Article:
The reason that Jeremy had a banjo player is that he showed off a side of him that I hadn't seen, old time fiddler. I only found out when promoting the show that he was taught by the great Jay Ungar. Even if you think you never heard of him you have as he wrote and performed Ashokan Farewell the them music from Ken Burns' Civil War.This is Jeremy's first love and I didn't know it. Half of his set was fiddle tunes. He wrote one of them. The other half were songs he did solo on guitar. Jeremy is growing by leaps and bounds.

Next up was Bethlehem and Sad Patrick. Patrick is not sad, just his songs are. I saw them at NERFA. I have never seen anyone do what they do. Patrick writes the sad songs and plays ambient guitar. Bethlehem sings in a soulful style while doing body and foot percussion on what looks like a stomp box the size of a riser. She gave its name and forgot it. It is in my backup memory, i.e. the internet, specifically their website. It's called a tarima. I will go with Beth's (from Mark & Beth not Perry & Beth) description of her singing; a cross between Sade and Meshell Ndegeocello. This is not like any folk music you've heard but it's fits in the folk world. It is moving, beautiful, and thought provoking. I was not totally sold on them at NERFA but felt that there was more there than I was experiencing. I was right. I don't know what's different, but now I love them.

I saw Upstate Rubdown at Falcon Ridge where they won over many fans. They are a string band centered around a female harmony trio. It isn't every folk band that gets compared to the Andrews Sisters. They are not related but they have that sibling sound. The band they remind me most of us the Quebe Sisters. They had many fans in the audience, most of the people I didn't know, and they won over the rest. As Beth of Perry and Beth said, "They are lots of fun." The entire band went to New Paltz, I wonder if any of them know my sister, Alison; she taught in the psych department.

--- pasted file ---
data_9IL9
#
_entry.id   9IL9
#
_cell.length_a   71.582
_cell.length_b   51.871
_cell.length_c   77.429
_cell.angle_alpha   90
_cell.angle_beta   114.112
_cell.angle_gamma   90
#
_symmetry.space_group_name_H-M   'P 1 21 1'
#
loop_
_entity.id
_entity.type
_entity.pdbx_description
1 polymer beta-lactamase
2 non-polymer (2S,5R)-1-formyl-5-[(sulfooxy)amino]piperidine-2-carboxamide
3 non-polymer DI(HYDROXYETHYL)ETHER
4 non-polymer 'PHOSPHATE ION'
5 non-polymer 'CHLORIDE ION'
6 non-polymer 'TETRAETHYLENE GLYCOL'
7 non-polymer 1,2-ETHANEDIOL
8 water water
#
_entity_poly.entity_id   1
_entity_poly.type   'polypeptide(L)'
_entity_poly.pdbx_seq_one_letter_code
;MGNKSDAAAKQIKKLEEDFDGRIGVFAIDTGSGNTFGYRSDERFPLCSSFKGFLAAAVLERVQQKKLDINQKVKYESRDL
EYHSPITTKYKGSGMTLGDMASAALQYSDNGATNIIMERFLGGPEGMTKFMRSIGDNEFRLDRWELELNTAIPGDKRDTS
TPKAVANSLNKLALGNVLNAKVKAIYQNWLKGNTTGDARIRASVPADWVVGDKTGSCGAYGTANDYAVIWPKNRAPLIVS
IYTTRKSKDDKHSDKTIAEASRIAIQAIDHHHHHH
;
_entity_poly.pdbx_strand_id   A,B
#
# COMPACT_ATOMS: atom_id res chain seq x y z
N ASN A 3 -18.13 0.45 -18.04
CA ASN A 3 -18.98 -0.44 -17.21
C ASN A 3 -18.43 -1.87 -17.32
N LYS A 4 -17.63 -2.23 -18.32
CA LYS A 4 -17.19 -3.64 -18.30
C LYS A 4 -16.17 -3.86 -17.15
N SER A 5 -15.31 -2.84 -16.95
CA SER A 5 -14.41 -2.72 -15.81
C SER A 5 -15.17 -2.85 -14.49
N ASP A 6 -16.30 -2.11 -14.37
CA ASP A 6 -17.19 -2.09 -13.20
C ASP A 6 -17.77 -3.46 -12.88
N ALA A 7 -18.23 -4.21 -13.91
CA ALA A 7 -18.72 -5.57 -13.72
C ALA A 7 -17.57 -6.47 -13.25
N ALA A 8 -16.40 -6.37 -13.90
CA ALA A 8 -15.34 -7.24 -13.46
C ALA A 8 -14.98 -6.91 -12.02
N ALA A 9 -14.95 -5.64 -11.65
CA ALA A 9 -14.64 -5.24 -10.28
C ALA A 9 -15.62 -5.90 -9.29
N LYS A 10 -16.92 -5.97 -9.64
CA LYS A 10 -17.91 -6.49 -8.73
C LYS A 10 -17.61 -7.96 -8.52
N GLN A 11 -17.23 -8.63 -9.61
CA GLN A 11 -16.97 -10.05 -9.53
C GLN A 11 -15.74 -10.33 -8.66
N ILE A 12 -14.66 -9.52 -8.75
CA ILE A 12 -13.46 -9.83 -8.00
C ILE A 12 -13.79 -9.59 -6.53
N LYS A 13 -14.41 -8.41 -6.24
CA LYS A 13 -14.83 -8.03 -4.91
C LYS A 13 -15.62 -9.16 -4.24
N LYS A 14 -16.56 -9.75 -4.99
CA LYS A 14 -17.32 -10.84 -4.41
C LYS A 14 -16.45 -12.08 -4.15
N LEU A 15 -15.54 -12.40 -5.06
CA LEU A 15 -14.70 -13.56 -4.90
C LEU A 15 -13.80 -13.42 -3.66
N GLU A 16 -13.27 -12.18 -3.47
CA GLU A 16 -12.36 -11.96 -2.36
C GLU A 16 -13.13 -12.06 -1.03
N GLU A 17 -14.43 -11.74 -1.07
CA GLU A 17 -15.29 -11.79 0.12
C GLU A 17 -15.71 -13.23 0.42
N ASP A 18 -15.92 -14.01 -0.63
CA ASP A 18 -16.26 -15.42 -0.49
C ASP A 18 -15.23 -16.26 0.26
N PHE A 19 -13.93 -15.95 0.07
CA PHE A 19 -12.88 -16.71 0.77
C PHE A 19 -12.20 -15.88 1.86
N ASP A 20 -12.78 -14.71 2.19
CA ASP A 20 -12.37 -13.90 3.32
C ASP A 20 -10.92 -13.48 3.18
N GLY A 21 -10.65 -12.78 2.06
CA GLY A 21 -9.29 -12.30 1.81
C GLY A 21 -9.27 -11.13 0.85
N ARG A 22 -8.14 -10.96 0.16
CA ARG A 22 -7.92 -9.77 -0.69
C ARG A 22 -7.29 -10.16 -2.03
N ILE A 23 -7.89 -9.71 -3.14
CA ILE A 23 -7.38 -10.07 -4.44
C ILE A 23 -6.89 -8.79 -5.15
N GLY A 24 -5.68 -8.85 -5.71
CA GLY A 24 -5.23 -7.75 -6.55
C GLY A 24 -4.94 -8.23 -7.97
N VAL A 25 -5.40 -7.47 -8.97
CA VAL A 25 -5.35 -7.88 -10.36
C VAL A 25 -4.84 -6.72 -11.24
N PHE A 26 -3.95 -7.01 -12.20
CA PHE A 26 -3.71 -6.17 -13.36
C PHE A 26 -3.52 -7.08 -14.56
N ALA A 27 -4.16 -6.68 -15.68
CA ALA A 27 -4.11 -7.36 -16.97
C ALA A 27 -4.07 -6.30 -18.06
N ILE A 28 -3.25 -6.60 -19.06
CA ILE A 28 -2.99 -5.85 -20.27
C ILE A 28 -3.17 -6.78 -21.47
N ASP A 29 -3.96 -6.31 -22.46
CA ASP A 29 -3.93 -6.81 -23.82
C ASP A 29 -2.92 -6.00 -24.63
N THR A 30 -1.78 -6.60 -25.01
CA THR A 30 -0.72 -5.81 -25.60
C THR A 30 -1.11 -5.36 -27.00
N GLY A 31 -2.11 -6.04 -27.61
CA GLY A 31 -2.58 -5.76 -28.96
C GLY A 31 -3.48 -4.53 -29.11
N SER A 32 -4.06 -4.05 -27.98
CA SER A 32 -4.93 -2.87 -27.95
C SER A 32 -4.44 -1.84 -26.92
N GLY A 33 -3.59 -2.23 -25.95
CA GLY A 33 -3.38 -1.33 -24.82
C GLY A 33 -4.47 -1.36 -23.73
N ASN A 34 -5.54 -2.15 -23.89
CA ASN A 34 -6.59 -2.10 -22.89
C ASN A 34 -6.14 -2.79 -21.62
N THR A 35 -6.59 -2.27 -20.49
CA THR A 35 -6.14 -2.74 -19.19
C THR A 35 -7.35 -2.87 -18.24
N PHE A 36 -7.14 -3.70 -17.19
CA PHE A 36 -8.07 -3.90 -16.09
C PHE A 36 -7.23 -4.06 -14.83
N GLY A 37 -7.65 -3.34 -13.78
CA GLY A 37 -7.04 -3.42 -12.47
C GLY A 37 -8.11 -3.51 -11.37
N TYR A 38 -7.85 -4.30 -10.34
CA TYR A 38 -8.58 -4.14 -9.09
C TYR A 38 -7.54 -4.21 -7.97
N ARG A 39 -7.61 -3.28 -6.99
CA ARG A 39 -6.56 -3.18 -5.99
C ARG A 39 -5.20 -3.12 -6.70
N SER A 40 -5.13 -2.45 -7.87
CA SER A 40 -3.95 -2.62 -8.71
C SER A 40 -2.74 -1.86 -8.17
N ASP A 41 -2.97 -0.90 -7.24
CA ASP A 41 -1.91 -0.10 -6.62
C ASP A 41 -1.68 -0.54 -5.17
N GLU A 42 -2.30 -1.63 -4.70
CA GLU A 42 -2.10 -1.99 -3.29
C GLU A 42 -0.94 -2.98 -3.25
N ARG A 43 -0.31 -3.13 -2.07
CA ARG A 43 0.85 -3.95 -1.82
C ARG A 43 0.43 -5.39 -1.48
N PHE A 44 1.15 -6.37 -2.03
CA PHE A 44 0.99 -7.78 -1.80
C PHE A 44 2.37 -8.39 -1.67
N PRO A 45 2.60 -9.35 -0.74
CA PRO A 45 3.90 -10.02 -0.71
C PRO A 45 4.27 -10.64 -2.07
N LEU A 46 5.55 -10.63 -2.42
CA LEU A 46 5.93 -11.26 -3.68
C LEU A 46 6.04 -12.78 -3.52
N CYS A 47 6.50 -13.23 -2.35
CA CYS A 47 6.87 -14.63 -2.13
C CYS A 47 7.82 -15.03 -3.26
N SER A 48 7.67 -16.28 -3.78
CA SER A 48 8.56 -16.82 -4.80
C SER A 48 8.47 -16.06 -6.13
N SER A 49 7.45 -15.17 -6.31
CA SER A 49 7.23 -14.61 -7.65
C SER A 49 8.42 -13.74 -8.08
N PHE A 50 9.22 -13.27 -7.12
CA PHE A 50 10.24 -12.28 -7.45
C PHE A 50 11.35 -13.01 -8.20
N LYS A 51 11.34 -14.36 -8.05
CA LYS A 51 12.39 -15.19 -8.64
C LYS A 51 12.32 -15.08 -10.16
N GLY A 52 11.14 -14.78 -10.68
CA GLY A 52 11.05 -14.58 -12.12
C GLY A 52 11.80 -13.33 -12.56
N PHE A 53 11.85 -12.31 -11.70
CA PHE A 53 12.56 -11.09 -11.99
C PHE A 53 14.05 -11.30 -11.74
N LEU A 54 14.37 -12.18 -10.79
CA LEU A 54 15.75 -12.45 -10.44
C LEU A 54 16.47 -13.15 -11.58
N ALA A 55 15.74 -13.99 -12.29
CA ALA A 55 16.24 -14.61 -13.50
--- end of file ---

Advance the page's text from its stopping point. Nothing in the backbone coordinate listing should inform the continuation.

After the show a bunch of us. Mark, Beth, Beth not Beth, Perry, Arpie, and Gen went out for gelato at foo-foo gelato across the street from Katz's deli. I had a scoop of peanut butter and a scoop of mocha. Then we went to Rosario's. I wish I hadn't eaten before the show, Rosario's is my favorite pizza place. We broke up the party at around 10:30.

I unfortunately just missed the bus back to City Island and had to wait a half an hour till the next. I got home at 12:30 which is usually not an issue, but I had to get up early yesterday. Remember that was why I didn't blog.

Yesterday I went to a funeral, beloved Bri's grandmother died. The funeral was in New Jersey but fortunately for me, the mass started at 10:30. There was a train that let me off not far away at 10:18. It came a bit late, but Katie picked me up and we got to the church right on time. I did not expect it to start promptly. I was wrong it did. We just made it.

The occasion was sad, but it was good to see Katie. She's Bri's best friend and was a Budgiedome regular till she went to teach in Panama. Then she was in Maryland. Now she's back in New York and will be back at the Budgiedome. This was my first time seeing her in three years.

Good thing we weren't late as Bri was the first speaker. Her eulogy was beautiful, filled with love and honesty. None of it was generic it was all intensely personal.